- by Leanne B. Simpson
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Award-winning Nishnaabeg storyteller and writer Leanne Betasamosake Simpson returns with a bold reimagination of the novel, one that combines narrative and poetic fragments through a careful and fierce reclamation of Anishinaabe aesthetics. Mashkawaji (they/them) lies frozen in the ice, remembering a long-ago time of hopeless connection and now finding freedom and solace in isolated suspension. They introduce us to the seven main characters: Akiwenzii, the old man who represents the narrator's will; Ninaatig, the maple tree who represents their lungs; Mindimooyenh, the old woman who represents their conscience; Sabe, the giant who represents their marrow; Adik, the caribou who represents their nervous system; Asin, the human who represents their eyes and ears; and Lucy, the human who represents their brain. Each attempts to commune with the unnatural urban-settler world, a world of SpongeBob Band-Aids, Ziploc baggies, Fjällräven Kånken backpacks, and coffee mugs emblazoned with institutional logos. And each searches out the natural world, only to discover those pockets that still exist are owned, contained, counted, and consumed. Cut off from nature, the characters are cut off from their natural selves. Noopiming is Anishinaabemowin for "in the bush," and the title is a response to English Canadian settler and author Susanna Moodie's 1852 memoir Roughing It in the Bush. To read Simpson's work is an act of decolonization, degentrification, and willful resistance to the perpetuation and dissemination of centuries-old colonial myth-making. It is a lived experience. It is a breaking open of the self to a world alive with people, animals, ancestors, and spirits, who are all busy with the daily labours of healing -- healing not only themselves, but their individual pieces of the network, of the web that connects them all together. Enter and be changed.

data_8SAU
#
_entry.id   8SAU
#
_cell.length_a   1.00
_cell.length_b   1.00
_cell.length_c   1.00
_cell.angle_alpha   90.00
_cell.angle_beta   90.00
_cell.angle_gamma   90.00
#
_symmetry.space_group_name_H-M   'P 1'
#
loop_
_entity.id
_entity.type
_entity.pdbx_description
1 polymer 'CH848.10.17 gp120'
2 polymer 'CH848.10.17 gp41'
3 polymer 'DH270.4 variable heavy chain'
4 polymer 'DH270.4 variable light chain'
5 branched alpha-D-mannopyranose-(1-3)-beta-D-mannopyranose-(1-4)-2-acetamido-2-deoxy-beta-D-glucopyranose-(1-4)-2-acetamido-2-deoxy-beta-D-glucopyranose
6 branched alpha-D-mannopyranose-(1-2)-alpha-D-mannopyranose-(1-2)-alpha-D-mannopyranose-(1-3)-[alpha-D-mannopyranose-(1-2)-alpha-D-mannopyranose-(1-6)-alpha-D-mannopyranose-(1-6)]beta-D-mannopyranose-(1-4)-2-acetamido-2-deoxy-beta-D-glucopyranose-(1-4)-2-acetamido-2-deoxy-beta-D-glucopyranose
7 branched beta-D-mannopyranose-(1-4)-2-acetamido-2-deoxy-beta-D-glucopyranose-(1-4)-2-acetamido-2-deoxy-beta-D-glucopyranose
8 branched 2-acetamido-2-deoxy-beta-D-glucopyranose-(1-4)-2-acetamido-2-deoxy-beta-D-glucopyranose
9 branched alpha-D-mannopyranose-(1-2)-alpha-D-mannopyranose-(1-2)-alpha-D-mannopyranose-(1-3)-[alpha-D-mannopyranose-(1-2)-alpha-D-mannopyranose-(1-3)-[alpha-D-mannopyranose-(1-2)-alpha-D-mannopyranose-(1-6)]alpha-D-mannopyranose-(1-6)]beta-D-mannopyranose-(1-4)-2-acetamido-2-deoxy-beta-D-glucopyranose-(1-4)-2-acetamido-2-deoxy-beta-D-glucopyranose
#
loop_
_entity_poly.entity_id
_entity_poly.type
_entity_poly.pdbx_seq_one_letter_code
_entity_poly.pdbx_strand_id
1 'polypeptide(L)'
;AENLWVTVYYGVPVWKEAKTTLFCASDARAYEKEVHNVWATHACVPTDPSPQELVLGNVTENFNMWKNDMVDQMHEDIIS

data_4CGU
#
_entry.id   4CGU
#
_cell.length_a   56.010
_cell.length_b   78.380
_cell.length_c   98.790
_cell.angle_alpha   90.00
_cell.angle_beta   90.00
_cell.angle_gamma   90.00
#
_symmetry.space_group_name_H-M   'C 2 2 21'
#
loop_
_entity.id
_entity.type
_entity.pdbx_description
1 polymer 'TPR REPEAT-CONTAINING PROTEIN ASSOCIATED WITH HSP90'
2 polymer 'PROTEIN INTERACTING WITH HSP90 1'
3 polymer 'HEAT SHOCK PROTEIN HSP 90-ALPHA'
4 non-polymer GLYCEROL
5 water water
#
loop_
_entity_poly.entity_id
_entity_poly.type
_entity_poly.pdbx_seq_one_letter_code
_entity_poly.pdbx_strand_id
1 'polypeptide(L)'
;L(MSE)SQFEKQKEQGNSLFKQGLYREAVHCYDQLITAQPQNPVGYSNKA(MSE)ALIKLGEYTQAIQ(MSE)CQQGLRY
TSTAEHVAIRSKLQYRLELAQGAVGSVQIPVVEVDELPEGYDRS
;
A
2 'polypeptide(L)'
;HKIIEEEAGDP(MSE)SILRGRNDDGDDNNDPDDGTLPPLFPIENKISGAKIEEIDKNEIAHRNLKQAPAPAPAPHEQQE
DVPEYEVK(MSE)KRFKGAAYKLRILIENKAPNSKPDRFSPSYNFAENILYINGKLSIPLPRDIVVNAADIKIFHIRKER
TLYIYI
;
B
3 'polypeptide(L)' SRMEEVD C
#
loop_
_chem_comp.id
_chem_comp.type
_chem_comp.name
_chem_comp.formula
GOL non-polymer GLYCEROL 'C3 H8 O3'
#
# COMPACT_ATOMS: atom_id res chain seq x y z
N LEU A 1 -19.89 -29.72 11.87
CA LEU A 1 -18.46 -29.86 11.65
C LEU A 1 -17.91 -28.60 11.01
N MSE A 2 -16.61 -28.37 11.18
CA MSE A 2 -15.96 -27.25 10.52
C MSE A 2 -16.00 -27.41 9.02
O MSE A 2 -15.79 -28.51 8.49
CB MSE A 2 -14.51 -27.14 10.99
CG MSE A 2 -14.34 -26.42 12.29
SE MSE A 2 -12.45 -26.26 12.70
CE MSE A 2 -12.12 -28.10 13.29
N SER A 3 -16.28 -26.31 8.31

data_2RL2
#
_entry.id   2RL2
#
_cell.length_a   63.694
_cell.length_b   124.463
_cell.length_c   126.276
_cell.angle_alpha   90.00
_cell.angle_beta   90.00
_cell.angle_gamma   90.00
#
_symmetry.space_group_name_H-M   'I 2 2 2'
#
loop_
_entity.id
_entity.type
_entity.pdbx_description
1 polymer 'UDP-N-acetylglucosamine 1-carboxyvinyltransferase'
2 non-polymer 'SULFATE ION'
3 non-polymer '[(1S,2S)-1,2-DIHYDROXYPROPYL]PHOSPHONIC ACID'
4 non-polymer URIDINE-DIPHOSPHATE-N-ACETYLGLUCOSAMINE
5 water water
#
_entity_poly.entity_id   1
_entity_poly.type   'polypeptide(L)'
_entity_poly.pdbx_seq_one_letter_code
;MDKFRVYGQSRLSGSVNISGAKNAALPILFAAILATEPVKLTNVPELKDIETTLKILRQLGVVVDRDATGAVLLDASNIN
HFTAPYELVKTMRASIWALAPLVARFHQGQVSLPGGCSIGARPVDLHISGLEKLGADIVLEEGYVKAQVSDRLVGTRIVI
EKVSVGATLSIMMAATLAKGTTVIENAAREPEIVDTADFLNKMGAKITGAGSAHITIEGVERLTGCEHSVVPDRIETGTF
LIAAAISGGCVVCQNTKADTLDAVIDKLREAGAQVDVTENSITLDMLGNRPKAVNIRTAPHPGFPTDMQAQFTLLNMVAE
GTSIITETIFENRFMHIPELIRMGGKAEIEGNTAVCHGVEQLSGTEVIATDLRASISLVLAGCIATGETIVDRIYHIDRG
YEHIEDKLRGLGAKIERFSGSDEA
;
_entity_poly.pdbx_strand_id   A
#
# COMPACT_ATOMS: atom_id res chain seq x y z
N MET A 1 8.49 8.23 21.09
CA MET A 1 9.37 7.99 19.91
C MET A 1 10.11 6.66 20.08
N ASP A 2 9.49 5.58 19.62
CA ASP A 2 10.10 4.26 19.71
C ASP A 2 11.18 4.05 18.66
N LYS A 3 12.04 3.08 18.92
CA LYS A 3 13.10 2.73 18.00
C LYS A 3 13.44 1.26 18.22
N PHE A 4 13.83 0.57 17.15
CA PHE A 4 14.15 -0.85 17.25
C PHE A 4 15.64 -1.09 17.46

- by Jerry Fontaine
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A vision shared. A manifesto. This remarkable work draws on Ojibway-, Ota'wa-, and Ishkodawatomi-Anishinabe world views, history, and lived experience to develop a wholly Ojibway-Anishinabe interpretation of the role of traditional leadership and governance today.